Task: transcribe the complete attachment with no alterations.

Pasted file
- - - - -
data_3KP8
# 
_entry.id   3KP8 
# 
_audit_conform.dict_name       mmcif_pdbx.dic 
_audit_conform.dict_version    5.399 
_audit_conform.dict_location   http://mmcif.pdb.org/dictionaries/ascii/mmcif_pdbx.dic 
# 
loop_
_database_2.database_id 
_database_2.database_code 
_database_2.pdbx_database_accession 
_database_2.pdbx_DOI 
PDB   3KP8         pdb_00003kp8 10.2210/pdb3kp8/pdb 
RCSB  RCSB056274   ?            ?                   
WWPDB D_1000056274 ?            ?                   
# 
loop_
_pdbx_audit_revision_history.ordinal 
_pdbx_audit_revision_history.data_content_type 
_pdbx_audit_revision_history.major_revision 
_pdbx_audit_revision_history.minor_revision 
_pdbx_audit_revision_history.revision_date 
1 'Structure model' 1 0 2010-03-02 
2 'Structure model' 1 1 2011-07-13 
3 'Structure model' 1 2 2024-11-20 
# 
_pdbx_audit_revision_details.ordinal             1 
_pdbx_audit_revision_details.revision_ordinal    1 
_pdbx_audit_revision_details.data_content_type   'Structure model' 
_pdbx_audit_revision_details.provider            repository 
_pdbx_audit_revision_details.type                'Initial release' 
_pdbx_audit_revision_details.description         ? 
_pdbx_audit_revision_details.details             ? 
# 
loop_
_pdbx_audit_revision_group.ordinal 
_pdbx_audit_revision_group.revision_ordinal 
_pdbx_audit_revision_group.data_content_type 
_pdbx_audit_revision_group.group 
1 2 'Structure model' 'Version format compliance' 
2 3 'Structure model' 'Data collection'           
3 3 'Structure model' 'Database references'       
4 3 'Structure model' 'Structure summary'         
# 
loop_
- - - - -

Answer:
data_3KP8
# 
_entry.id   3KP8 
# 
_audit_conform.dict_name       mmcif_pdbx.dic 
_audit_conform.dict_version    5.399 
_audit_conform.dict_location   http://mmcif.pdb.org/dictionaries/ascii/mmcif_pdbx.dic 
# 
loop_
_database_2.database_id 
_database_2.database_code 
_database_2.pdbx_database_accession 
_database_2.pdbx_DOI 
PDB   3KP8         pdb_00003kp8 10.2210/pdb3kp8/pdb 
RCSB  RCSB056274   ?            ?                   
WWPDB D_1000056274 ?            ?                   
# 
loop_
_pdbx_audit_revision_history.ordinal 
_pdbx_audit_revision_history.data_content_type 
_pdbx_audit_revision_history.major_revision 
_pdbx_audit_revision_history.minor_revision 
_pdbx_audit_revision_history.revision_date 
1 'Structure model' 1 0 2010-03-02 
2 'Structure model' 1 1 2011-07-13 
3 'Structure model' 1 2 2024-11-20 
# 
_pdbx_audit_revision_details.ordinal             1 
_pdbx_audit_revision_details.revision_ordinal    1 
_pdbx_audit_revision_details.data_content_type   'Structure model' 
_pdbx_audit_revision_details.provider            repository 
_pdbx_audit_revision_details.type                'Initial release' 
_pdbx_audit_revision_details.description         ? 
_pdbx_audit_revision_details.details             ? 
# 
loop_
_pdbx_audit_revision_group.ordinal 
_pdbx_audit_revision_group.revision_ordinal 
_pdbx_audit_revision_group.data_content_type 
_pdbx_audit_revision_group.group 
1 2 'Structure model' 'Version format compliance' 
2 3 'Structure model' 'Data collection'           
3 3 'Structure model' 'Database references'       
4 3 'Structure model' 'Structure summary'         
# 
loop_